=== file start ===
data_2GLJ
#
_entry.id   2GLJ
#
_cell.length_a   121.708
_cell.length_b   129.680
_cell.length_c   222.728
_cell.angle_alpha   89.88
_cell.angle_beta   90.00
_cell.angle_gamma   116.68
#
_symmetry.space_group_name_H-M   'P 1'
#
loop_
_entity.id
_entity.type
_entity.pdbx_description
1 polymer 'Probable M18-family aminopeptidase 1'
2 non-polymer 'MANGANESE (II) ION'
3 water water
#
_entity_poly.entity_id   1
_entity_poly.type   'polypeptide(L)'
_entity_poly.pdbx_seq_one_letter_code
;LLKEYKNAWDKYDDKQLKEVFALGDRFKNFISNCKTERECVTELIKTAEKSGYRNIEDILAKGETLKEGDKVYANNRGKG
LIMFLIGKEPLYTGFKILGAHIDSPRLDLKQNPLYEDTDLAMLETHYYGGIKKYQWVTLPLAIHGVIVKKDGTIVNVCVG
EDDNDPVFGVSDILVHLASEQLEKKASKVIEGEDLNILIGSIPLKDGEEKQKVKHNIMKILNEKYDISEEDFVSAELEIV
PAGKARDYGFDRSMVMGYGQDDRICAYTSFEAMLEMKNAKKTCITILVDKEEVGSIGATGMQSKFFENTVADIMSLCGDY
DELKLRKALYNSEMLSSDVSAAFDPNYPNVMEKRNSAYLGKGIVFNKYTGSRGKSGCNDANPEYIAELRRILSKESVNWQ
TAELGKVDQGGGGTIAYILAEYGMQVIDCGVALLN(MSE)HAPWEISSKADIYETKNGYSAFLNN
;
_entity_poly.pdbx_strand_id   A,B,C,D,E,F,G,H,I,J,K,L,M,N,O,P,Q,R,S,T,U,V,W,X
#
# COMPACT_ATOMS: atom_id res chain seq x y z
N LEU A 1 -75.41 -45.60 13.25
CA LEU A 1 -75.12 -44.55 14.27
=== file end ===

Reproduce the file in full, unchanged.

data_2GLJ
#
_entry.id   2GLJ
#
_cell.length_a   121.708
_cell.length_b   129.680
_cell.length_c   222.728
_cell.angle_alpha   89.88
_cell.angle_beta   90.00
_cell.angle_gamma   116.68
#
_symmetry.space_group_name_H-M   'P 1'
#
loop_
_entity.id
_entity.type
_entity.pdbx_description
1 polymer 'Probable M18-family aminopeptidase 1'
2 non-polymer 'MANGANESE (II) ION'
3 water water
#
_entity_poly.entity_id   1
_entity_poly.type   'polypeptide(L)'
_entity_poly.pdbx_seq_one_letter_code
;LLKEYKNAWDKYDDKQLKEVFALGDRFKNFISNCKTERECVTELIKTAEKSGYRNIEDILAKGETLKEGDKVYANNRGKG
LIMFLIGKEPLYTGFKILGAHIDSPRLDLKQNPLYEDTDLAMLETHYYGGIKKYQWVTLPLAIHGVIVKKDGTIVNVCVG
EDDNDPVFGVSDILVHLASEQLEKKASKVIEGEDLNILIGSIPLKDGEEKQKVKHNIMKILNEKYDISEEDFVSAELEIV
PAGKARDYGFDRSMVMGYGQDDRICAYTSFEAMLEMKNAKKTCITILVDKEEVGSIGATGMQSKFFENTVADIMSLCGDY
DELKLRKALYNSEMLSSDVSAAFDPNYPNVMEKRNSAYLGKGIVFNKYTGSRGKSGCNDANPEYIAELRRILSKESVNWQ
TAELGKVDQGGGGTIAYILAEYGMQVIDCGVALLN(MSE)HAPWEISSKADIYETKNGYSAFLNN
;
_entity_poly.pdbx_strand_id   A,B,C,D,E,F,G,H,I,J,K,L,M,N,O,P,Q,R,S,T,U,V,W,X
#
# COMPACT_ATOMS: atom_id res chain seq x y z
N LEU A 1 -75.41 -45.60 13.25
CA LEU A 1 -75.12 -44.55 14.27